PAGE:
The founder of the Bridgewater line, Sir Thomas Egerton (1541?–1617), served as Lord Chancellor under King James I, gave financial support to the major authors of his time, and played a crucial role in advancing the professional career of . . . Francis Bacon. In 1600, Egerton married Alice Spencer, the widow of Ferdinando Stanley, Earl of Derby, who had sponsored a theater company when Shakespeare was starting his career. Sir Thomas’s new wife had a daughter from the earlier marriage, whose name was Frances.
In a typical act of dynastic consolidation, the couple arranged for Frances to marry Sir Thomas’s son John by his previous marriage. In 1604, father and son acquired a country estate in Hertfordshire. That is the “Ashridge” in our book’s inscription. In 1617, after the death of his father, John Egerton became the first Earl of Bridgewater, making Frances the Countess of Bridgewater. That is the “FB” on our book’s covers, and that is her autograph inside.
The Countess has star status in the history of books and reading because a contemporary handwritten catalog of her books survives, compiled in 1627–32 and titled “A catalogue of my Ladies Bookes at London.” Lists of women’s libraries are like gold nuggets in the historical record; only five others prior to 1627 have been located, and the Countess’s collection, numbering 241 titles, evidently outstripped all of these. Our new copy of Martyn’s Historie appears as the 16th item in that inventory. For some reason, many of her books were apparently dispersed before Huntington bought the family library. In 2005, Heidi Brayman Hackel, associate professor of English at UC Riverside and a reader at The Huntington, created a physical reconstruction of Frances Stanley’s collection, using the Countess’s known copies where possible and otherwise substituting Bridgewater family or other copies.
Disappointingly, most of the Countess’s books that have been identified bear no annotations to show how they were used. Our new book is an exception. Martyn’s Historie concludes with a 70-page list of dukes and earls with brief biographies. In the Countess’s copy, an early reader has annotated this section with additional facts, highlighting the individuals who met sticky ends with asterisks for “slaine” and crosses for “beheded.” Who had this morbid interest? Was one of the Bridgewater clan contemplating the hazards of nobility? Other annotations in the book, most of undetermined authorship as yet, will attract scholars studying readership in the early modern period.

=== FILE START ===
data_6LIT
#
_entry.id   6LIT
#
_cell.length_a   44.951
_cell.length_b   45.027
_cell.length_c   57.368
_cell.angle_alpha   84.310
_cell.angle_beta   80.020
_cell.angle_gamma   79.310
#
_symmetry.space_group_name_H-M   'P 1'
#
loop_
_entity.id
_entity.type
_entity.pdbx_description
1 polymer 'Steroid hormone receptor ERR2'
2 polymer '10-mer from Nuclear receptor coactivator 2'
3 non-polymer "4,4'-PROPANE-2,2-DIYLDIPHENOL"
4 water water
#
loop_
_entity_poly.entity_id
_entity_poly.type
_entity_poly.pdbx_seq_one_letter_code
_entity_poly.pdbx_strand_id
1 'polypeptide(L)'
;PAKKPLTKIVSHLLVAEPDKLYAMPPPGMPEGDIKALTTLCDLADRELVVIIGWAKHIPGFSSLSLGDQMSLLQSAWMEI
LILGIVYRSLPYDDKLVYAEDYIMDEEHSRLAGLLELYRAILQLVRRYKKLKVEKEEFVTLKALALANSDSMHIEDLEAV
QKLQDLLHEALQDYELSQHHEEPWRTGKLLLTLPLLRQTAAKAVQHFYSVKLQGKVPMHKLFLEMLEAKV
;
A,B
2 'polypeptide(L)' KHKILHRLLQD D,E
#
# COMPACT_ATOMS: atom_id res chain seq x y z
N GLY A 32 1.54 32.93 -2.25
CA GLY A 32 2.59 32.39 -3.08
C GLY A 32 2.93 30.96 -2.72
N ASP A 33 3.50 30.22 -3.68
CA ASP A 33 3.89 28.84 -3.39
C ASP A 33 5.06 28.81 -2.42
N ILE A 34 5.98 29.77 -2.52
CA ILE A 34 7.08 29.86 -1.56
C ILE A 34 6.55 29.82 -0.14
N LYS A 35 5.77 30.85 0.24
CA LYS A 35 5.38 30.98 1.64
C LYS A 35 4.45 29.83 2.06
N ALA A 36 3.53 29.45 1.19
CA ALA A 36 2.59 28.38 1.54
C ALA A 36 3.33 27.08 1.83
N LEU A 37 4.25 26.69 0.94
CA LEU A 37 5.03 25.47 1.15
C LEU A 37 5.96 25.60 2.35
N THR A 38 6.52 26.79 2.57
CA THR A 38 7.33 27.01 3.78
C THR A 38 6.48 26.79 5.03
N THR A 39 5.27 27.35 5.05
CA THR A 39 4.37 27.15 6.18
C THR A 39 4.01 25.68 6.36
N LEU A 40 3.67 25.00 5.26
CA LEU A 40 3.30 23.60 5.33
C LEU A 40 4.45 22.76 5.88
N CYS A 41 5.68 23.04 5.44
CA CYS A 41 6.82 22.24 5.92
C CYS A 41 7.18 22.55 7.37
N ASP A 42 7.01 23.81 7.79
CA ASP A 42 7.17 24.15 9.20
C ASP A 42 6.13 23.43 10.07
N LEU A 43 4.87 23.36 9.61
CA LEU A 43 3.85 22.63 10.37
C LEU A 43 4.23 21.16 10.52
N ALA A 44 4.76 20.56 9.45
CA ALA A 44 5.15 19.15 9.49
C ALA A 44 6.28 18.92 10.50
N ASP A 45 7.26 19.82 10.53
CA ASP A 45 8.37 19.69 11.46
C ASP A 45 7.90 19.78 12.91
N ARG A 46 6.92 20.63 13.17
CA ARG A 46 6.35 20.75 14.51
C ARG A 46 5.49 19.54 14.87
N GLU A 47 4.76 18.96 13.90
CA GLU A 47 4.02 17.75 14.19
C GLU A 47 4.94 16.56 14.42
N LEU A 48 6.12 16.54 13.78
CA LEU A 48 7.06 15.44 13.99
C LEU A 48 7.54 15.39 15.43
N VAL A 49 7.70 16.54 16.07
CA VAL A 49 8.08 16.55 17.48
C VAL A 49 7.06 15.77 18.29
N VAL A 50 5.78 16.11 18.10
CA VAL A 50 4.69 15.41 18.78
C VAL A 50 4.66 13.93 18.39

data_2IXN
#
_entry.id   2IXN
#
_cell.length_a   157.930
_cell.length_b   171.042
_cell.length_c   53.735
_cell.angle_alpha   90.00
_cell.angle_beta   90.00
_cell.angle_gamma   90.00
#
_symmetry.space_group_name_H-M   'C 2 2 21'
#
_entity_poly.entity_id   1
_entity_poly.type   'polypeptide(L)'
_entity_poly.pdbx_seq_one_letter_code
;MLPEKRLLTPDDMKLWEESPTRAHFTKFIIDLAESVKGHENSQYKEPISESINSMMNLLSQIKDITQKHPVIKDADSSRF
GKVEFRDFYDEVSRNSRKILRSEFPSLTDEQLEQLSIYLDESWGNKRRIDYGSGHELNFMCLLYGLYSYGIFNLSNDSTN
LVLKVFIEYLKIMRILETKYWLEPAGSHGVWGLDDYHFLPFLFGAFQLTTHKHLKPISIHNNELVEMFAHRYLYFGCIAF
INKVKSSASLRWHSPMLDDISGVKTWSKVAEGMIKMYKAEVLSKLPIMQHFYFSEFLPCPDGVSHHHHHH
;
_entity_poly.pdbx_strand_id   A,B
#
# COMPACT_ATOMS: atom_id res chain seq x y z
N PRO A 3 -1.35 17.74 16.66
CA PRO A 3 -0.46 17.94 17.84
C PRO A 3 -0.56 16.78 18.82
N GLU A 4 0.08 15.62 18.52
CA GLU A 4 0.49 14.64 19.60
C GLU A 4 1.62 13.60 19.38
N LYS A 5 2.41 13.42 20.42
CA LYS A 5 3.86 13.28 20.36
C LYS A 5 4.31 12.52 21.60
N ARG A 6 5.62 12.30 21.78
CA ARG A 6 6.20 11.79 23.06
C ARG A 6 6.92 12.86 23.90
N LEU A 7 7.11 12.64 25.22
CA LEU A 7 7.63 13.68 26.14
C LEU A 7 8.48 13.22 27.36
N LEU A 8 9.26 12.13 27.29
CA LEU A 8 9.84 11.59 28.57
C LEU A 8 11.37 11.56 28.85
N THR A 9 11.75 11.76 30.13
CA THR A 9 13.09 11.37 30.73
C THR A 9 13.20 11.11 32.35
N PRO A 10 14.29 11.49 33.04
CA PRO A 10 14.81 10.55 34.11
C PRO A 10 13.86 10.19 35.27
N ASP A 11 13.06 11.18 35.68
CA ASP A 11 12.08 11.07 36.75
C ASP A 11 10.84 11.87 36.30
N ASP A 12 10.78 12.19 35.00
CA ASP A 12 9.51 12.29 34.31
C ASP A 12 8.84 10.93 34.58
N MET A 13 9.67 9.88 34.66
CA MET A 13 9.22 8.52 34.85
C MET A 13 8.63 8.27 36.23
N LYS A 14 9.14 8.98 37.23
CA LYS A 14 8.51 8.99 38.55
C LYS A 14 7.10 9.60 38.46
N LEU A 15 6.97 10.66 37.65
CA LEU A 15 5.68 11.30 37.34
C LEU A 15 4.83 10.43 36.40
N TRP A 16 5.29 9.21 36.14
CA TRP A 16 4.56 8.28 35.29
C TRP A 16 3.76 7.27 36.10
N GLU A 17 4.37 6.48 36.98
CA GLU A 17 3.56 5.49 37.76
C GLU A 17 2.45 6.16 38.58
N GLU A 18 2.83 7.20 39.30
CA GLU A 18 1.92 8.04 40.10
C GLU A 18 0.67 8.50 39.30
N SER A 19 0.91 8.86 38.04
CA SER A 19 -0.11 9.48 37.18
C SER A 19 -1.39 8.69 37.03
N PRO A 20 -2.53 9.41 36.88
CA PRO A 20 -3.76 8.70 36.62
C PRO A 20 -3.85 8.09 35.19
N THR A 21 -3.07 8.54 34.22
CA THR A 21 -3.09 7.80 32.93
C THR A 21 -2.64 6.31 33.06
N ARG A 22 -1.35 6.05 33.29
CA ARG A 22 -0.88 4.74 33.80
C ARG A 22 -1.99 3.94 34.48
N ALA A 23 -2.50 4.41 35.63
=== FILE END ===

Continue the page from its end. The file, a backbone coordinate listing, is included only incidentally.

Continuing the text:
After a two-century walkabout, Frances Stanley’s book has rejoined the Bridgewater family library. The first thing I did after that tingling realization was to email Heidi Hackel. She came to my office, saw the book on the table, and cried, “Frances, you’ve come home!” Indeed, considering the importance of the Bridgewater library to The Huntington’s collections, this book’s provenance is better than Bacon.
Editor’s note: In response to a couple of inquiries that came in after this post was published, we want to note that the curator did inform both the dealer and the seller of his findings, and he offered to increase the purchase price substantially based on the new identification. (His offer was gratefully accepted!)
Stephen Tabor is curator of early printed books at The Huntington.